Refn’s crimson-red opening sequence establishes what an unbridled beast Bronson (played by Tom Hardy) is as he is pacing side to side inside his cage, charging up for the upcoming onslaught with the prison officers. Refn isn’t looking to take an empathetic approach, by depicting his childhood and the causes for his violent behavior. He just abruptly immerses his viewers into the manic rage of his central character. The brutal set-pieces are inter-cut with to-the-camera narration, in which against a black backdrop, Bronson is on a stage explaining his ego-maniacal worldview to an audience. These slipping-through-the-mind sequences come between each spurts of Bronson’s mad acts, showcasing how Bronson orchestrated his own destructive behavior. In these sequences, Bronson fancies himself as a vaudevillian, which works very well since his erratic conduct itself is born from a desire to be famous (to occupy the center position of a stage).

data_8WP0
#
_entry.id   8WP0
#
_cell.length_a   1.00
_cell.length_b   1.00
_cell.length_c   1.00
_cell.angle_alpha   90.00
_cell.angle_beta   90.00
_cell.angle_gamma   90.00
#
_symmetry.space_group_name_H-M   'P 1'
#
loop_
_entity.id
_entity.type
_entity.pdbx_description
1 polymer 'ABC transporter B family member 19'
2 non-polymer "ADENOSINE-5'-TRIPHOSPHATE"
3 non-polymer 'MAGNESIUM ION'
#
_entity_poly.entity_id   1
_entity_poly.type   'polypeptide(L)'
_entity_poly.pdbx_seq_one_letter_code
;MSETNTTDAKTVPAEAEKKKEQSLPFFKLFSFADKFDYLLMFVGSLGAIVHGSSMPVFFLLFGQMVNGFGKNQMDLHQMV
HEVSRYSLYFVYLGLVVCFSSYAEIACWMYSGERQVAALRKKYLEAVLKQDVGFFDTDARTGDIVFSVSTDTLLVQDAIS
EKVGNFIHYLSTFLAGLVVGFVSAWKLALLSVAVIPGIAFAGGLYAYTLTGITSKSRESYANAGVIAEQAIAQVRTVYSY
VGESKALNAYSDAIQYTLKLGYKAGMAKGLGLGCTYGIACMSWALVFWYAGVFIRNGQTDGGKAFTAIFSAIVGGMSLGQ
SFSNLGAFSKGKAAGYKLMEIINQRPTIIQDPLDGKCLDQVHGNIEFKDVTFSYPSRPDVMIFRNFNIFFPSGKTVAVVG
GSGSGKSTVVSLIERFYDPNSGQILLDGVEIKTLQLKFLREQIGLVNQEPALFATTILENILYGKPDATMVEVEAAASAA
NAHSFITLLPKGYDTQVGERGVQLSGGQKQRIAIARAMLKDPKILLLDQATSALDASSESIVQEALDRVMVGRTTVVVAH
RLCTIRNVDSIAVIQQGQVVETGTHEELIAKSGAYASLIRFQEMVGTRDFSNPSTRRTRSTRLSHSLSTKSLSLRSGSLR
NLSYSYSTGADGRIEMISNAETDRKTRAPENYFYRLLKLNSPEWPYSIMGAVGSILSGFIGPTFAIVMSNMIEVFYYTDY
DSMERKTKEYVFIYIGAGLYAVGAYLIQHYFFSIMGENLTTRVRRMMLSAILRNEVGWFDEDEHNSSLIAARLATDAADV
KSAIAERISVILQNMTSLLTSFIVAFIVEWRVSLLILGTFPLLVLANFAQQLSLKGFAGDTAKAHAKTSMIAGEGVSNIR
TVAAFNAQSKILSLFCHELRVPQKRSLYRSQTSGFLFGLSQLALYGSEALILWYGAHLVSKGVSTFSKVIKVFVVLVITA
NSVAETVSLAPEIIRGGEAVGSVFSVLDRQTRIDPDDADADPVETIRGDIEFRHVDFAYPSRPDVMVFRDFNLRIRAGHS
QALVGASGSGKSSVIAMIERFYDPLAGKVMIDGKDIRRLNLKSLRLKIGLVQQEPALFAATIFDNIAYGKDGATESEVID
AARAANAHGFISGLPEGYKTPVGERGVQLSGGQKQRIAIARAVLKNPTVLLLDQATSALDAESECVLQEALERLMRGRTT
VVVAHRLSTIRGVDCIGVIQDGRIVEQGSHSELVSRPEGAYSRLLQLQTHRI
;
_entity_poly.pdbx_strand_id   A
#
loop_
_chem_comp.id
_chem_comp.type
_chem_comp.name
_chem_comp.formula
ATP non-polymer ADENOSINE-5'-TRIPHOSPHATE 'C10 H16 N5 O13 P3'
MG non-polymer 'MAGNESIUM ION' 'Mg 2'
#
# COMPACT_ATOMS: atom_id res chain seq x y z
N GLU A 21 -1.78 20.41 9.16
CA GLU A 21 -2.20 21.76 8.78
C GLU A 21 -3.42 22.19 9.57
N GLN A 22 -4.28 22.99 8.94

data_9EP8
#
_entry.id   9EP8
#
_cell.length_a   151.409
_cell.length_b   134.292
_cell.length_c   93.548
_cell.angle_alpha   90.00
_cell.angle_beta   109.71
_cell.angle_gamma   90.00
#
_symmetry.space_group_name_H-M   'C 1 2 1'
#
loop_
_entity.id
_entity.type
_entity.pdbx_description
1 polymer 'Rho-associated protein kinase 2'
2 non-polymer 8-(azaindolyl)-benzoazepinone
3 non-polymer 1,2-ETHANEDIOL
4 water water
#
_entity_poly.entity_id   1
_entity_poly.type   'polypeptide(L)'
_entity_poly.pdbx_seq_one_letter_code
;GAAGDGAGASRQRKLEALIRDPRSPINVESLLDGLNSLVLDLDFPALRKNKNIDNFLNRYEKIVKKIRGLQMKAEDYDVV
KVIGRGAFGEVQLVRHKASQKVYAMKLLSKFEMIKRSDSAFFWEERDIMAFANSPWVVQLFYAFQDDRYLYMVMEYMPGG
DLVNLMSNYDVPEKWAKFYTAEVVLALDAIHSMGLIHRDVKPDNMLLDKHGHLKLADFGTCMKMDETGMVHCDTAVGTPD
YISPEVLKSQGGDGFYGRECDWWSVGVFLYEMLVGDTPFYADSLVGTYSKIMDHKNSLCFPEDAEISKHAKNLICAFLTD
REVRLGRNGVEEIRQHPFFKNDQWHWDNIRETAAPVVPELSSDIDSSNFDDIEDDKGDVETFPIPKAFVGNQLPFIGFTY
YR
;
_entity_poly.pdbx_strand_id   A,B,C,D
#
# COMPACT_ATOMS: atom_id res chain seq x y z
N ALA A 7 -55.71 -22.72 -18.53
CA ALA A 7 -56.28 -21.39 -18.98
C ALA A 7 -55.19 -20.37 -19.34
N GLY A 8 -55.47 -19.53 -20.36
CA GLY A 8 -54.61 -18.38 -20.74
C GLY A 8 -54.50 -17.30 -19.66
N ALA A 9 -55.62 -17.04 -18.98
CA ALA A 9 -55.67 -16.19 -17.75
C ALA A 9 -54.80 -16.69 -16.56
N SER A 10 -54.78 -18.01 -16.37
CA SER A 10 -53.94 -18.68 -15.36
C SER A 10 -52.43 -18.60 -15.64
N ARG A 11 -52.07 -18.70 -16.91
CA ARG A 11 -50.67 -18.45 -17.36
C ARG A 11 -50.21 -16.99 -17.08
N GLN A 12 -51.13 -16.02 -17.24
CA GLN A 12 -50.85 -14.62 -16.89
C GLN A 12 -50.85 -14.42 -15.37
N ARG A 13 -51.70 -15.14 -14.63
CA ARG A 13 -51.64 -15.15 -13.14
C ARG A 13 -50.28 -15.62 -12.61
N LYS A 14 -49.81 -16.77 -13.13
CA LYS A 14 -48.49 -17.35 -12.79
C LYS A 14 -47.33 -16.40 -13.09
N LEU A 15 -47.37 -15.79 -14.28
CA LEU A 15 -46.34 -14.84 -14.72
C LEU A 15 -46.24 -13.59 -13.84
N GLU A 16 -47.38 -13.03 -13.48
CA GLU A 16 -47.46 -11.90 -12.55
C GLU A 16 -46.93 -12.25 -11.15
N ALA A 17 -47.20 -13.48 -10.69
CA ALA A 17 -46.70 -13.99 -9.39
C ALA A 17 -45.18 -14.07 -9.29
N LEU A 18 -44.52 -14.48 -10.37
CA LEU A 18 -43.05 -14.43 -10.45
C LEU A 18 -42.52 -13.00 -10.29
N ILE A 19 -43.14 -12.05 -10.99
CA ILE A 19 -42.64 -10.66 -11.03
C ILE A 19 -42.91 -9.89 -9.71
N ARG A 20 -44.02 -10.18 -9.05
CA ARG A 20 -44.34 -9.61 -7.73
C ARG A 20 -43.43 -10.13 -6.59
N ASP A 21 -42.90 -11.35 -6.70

Director Refn on a public discussion forum stated how he and Tom Hardy despised each other during their first meeting to talk about ‘Bronson’. Refn even considered Guy Pearce and Jason Statham for the role, but then Hardy bulked up, obviously not wanting to leave this prize role. “Bronson” wouldn’t have been the same feral, powerhouse feature, if not for Hardy’s performance. Although he ‘bares all’ in front of camera in various sequences, he has worn the suit of wrath & rage throughout the film. The way Hardy explains his exploits & philosophies deviates from the general idea of Peterson being a dumb, insane animal. Although Hardy never goes for empathy or tries to hide the malevolence, he perfectly exhibits how Bronson is totally powerless to his violent impulses.